Glossary of golf terms

Our golf dictionary covers the main terms used in golf. The first step in demystifying the game is to understand the language and terminology that golfers commonly use.

Term

Definition

sandie
A sandie (also spelt sandy) means that your bunker shot, from a greenside or fairway bunker, is followed by a putt that sinks the ball into the hole. Said another way, you have got "up and down" in two strokes from the bunker.
sandies
A type of side bet in golf, which provides a pre-determined reward to any player who makes a par on a hole having been in a bunker on that hole.
sand trap
A hollow in the ground, which occurs naturally or is designed into the course and is filled with sand. Usually called a sand bunker.
sand wedge
A lofted club (usually 54-58 degrees), also known as a "sand iron" with a wide flange designed for playing from bunkers. US player Gene Sarazen is credited with its invention.
sclaff
[See "duff"].
scoop
The action many golfers mistakenly employ to get the ball airborne, rather than hitting down on the ball and allowing the loft of the club to do the work.
scorecard
The card provided by the golf club on which a player records the scores of one of his playing companions (and marks his/her own score) during a competition.
Scottish greens
Term used in some parts of the USA for temporary winter greens.
scramble
Also known as best shot format. A team game in which the 2, 3 or 4 players in a team all tee-off, the best positioned ball is then chosen and all players in the team play their next shot from that position. Subsequent shots are played from the position chosen as the best "team" position. There are many variations on the Scramble theme, including: Ambrose, Delaney, Miami and Texas scrambles.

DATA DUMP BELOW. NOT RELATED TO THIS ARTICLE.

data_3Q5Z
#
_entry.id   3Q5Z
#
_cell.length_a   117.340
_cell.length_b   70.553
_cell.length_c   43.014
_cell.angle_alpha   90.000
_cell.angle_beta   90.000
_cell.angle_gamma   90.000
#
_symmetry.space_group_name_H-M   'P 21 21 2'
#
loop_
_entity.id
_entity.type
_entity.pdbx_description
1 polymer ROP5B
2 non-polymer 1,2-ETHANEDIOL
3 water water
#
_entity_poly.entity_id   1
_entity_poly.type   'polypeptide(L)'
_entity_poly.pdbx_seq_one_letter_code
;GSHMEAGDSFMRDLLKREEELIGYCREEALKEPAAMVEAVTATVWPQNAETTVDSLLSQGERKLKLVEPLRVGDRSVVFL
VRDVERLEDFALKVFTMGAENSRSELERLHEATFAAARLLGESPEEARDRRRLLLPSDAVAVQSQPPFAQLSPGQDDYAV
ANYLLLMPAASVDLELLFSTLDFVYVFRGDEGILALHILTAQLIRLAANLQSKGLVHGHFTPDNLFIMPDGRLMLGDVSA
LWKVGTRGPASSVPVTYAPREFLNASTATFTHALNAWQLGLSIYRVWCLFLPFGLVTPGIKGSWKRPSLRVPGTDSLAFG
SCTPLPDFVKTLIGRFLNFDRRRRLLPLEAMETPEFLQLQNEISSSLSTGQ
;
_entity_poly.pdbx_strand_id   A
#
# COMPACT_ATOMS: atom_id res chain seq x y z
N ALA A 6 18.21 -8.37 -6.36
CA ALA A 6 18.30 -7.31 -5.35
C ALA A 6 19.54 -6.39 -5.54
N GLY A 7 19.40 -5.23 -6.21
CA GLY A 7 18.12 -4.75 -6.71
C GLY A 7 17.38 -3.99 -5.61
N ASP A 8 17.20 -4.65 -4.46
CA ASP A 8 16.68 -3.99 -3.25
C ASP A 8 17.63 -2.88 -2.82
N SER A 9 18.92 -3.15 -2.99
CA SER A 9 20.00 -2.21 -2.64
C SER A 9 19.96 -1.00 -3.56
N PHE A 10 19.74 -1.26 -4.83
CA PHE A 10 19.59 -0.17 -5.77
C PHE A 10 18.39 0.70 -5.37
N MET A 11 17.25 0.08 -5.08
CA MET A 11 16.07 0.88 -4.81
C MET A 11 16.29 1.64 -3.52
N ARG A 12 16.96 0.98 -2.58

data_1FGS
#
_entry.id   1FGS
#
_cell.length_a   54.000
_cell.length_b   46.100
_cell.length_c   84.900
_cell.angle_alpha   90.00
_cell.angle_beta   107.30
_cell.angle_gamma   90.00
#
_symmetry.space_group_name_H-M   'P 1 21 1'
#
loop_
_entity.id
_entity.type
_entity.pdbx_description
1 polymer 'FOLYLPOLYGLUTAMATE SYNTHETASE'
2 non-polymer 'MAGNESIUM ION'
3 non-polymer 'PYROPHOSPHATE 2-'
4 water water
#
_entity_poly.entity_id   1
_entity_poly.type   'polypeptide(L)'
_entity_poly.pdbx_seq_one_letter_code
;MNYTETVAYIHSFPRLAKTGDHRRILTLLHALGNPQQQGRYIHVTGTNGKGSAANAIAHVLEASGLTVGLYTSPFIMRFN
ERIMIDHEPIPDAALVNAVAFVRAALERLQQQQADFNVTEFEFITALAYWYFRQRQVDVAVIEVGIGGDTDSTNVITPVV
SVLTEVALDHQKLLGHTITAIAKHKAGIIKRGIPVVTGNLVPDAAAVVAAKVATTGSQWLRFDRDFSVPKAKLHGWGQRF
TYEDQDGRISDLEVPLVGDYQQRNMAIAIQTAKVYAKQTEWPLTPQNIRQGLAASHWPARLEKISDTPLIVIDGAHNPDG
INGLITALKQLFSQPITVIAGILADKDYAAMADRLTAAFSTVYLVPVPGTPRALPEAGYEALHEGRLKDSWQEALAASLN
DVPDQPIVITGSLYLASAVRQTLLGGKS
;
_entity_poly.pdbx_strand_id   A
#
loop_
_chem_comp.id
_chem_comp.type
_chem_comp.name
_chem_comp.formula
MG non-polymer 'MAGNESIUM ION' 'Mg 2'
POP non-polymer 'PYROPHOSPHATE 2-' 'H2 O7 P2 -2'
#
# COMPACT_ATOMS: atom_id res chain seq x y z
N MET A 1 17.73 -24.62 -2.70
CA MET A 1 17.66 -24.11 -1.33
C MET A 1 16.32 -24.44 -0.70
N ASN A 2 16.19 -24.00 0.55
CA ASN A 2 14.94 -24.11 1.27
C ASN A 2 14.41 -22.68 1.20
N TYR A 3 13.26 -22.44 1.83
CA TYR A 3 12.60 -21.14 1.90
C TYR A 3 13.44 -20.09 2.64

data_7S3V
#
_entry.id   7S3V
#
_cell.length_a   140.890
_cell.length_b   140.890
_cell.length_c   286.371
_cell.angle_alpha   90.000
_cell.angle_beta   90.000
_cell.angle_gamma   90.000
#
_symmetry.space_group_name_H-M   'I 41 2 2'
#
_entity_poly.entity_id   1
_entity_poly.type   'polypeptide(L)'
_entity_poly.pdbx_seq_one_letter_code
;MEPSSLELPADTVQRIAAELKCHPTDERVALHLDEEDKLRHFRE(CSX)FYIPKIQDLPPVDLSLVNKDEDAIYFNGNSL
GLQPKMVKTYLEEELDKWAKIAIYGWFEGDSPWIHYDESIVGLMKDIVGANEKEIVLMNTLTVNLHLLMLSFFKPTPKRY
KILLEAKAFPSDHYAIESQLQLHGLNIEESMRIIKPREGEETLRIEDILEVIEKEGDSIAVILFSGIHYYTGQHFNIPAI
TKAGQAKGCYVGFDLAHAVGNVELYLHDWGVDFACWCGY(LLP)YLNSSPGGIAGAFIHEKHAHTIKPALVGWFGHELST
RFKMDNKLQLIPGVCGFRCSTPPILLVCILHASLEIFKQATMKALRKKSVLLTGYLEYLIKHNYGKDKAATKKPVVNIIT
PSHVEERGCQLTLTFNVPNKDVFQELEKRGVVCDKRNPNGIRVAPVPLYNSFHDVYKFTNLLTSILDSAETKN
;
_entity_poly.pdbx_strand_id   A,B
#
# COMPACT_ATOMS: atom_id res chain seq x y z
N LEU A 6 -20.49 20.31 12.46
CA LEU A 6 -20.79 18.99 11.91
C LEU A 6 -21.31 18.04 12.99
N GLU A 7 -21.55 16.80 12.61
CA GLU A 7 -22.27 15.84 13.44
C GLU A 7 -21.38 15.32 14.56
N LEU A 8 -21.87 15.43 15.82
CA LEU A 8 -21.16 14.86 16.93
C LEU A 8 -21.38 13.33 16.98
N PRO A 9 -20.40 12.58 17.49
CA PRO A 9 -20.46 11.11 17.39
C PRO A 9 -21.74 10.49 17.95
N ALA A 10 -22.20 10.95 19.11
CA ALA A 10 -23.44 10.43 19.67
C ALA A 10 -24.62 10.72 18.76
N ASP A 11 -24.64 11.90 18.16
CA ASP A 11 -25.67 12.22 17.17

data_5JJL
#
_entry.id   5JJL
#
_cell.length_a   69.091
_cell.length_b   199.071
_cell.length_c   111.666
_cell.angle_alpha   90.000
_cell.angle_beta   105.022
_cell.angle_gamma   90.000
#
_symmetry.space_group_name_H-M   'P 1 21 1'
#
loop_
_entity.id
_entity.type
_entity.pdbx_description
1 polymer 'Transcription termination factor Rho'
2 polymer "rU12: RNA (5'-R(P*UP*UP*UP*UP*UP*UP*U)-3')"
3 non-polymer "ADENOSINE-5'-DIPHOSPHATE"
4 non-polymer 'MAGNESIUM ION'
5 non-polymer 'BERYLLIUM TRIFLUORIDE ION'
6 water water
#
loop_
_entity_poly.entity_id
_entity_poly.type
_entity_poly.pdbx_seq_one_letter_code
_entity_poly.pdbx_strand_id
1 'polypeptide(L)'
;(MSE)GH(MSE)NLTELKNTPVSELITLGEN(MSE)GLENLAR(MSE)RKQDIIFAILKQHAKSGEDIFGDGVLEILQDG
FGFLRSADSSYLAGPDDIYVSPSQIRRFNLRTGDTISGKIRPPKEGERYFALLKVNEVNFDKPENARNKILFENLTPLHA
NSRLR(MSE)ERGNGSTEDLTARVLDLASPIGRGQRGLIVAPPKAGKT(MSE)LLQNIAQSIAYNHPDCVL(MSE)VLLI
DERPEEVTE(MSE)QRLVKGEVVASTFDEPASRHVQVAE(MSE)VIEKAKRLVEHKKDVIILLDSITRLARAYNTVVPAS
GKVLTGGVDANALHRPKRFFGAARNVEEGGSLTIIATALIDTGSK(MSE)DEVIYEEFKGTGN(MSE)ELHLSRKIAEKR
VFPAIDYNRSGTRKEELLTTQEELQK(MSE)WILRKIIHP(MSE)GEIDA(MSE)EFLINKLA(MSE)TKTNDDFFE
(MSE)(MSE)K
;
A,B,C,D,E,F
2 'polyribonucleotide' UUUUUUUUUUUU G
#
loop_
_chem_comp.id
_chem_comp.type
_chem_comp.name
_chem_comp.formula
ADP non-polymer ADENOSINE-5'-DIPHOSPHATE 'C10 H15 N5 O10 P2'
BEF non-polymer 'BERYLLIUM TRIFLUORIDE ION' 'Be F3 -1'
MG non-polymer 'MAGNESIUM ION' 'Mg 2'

scramble (Ambrose)
A variation on a standard scramble, in which handicaps are taken into account to give each team an appropriate handicap.
scramble (Florida)
A variation on a standard scramble (sometimes known as Step Aside scramble, Dropout scramble, or Mexican Standoff). In a Florida scramble, the player who's ball is selected for the "next shot" has to skip, or sits out, the playing of that next shot. He/she then participates on subsequent shots.
scramble (Miami / Delaney)
A variation on a Florida scramble. In a Miami scramble (also known as a Delaney scramble), the player whose tee-shot is selected for the second shot sits out the playing of that second shot, and all subsequent shots on that hole until the ball is on the green. When the ball is on the green, all players can putt.
scramble (Texas)
A variation on a standard scramble. In a Texas scramble, each member of the team is required to "contribute" a minimum number of drives during the round. Typically for a four-person team, it would be four drives each.
scratch (player)
A player whose handicap is zero or below, and whose average score for a round of golf is par or better.
Seagram Gold Cup

Between 1936 and 1970 the Seagram Gold Cup was presented to the winner of the Canadian Open Championship by the tournament's then sponsor Seagram Company.

Secretary
A golf club Secretary is usually a full-time appointment made by the Club Committee. While in office the Secretary's role is to lead the day-to-day management of the Club.
semi-private club
An American term for a golf club which is privately or member-owned, but which is open for visitors to play on a pay & play basis.